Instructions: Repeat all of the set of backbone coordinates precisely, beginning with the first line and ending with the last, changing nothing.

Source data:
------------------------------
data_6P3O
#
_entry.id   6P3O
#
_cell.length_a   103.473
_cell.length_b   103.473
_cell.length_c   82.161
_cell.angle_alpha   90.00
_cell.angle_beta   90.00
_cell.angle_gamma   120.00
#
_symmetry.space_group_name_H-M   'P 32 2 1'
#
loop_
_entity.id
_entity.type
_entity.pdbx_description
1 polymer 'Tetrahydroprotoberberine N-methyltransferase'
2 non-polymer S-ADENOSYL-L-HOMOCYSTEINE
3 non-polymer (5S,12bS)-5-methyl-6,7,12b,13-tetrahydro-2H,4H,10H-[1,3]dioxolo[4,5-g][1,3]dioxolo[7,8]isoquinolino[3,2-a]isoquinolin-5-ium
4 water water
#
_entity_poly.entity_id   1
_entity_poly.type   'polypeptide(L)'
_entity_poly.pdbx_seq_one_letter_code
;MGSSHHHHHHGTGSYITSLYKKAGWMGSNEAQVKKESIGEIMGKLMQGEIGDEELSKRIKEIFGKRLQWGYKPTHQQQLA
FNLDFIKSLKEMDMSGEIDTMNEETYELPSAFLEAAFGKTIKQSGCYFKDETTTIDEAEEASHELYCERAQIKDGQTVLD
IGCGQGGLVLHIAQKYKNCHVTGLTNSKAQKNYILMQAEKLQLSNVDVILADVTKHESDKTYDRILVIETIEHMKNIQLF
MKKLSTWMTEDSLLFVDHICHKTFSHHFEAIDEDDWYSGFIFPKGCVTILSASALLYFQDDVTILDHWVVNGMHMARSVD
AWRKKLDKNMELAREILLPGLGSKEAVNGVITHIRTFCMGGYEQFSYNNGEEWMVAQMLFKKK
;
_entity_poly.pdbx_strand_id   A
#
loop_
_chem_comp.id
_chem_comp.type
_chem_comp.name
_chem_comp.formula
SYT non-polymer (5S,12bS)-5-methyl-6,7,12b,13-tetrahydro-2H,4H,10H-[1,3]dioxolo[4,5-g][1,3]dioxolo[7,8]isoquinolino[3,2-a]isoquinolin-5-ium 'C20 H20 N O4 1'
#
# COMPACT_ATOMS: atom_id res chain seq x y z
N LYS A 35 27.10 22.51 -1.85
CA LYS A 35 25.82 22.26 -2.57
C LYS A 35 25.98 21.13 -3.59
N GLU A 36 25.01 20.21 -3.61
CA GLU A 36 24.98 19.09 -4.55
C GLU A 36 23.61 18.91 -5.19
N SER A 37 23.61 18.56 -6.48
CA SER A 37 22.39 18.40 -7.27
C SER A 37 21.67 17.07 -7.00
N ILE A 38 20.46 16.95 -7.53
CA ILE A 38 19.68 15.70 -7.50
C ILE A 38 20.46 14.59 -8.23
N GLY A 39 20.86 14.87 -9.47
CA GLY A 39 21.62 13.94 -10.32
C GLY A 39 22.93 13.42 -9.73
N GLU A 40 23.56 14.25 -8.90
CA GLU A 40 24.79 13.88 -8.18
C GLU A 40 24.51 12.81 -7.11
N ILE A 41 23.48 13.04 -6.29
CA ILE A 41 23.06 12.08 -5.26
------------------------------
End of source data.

data_6P3O
#
_entry.id   6P3O
#
_cell.length_a   103.473
_cell.length_b   103.473
_cell.length_c   82.161
_cell.angle_alpha   90.00
_cell.angle_beta   90.00
_cell.angle_gamma   120.00
#
_symmetry.space_group_name_H-M   'P 32 2 1'
#
loop_
_entity.id
_entity.type
_entity.pdbx_description
1 polymer 'Tetrahydroprotoberberine N-methyltransferase'
2 non-polymer S-ADENOSYL-L-HOMOCYSTEINE
3 non-polymer (5S,12bS)-5-methyl-6,7,12b,13-tetrahydro-2H,4H,10H-[1,3]dioxolo[4,5-g][1,3]dioxolo[7,8]isoquinolino[3,2-a]isoquinolin-5-ium
4 water water
#
_entity_poly.entity_id   1
_entity_poly.type   'polypeptide(L)'
_entity_poly.pdbx_seq_one_letter_code
;MGSSHHHHHHGTGSYITSLYKKAGWMGSNEAQVKKESIGEIMGKLMQGEIGDEELSKRIKEIFGKRLQWGYKPTHQQQLA
FNLDFIKSLKEMDMSGEIDTMNEETYELPSAFLEAAFGKTIKQSGCYFKDETTTIDEAEEASHELYCERAQIKDGQTVLD
IGCGQGGLVLHIAQKYKNCHVTGLTNSKAQKNYILMQAEKLQLSNVDVILADVTKHESDKTYDRILVIETIEHMKNIQLF
MKKLSTWMTEDSLLFVDHICHKTFSHHFEAIDEDDWYSGFIFPKGCVTILSASALLYFQDDVTILDHWVVNGMHMARSVD
AWRKKLDKNMELAREILLPGLGSKEAVNGVITHIRTFCMGGYEQFSYNNGEEWMVAQMLFKKK
;
_entity_poly.pdbx_strand_id   A
#
loop_
_chem_comp.id
_chem_comp.type
_chem_comp.name
_chem_comp.formula
SYT non-polymer (5S,12bS)-5-methyl-6,7,12b,13-tetrahydro-2H,4H,10H-[1,3]dioxolo[4,5-g][1,3]dioxolo[7,8]isoquinolino[3,2-a]isoquinolin-5-ium 'C20 H20 N O4 1'
#
# COMPACT_ATOMS: atom_id res chain seq x y z
N LYS A 35 27.10 22.51 -1.85
CA LYS A 35 25.82 22.26 -2.57
C LYS A 35 25.98 21.13 -3.59
N GLU A 36 25.01 20.21 -3.61
CA GLU A 36 24.98 19.09 -4.55
C GLU A 36 23.61 18.91 -5.19
N SER A 37 23.61 18.56 -6.48
CA SER A 37 22.39 18.40 -7.27
C SER A 37 21.67 17.07 -7.00
N ILE A 38 20.46 16.95 -7.53
CA ILE A 38 19.68 15.70 -7.50
C ILE A 38 20.46 14.59 -8.23
N GLY A 39 20.86 14.87 -9.47
CA GLY A 39 21.62 13.94 -10.32
C GLY A 39 22.93 13.42 -9.73
N GLU A 40 23.56 14.25 -8.90
CA GLU A 40 24.79 13.88 -8.18
C GLU A 40 24.51 12.81 -7.11
N ILE A 41 23.48 13.04 -6.29
CA ILE A 41 23.06 12.08 -5.26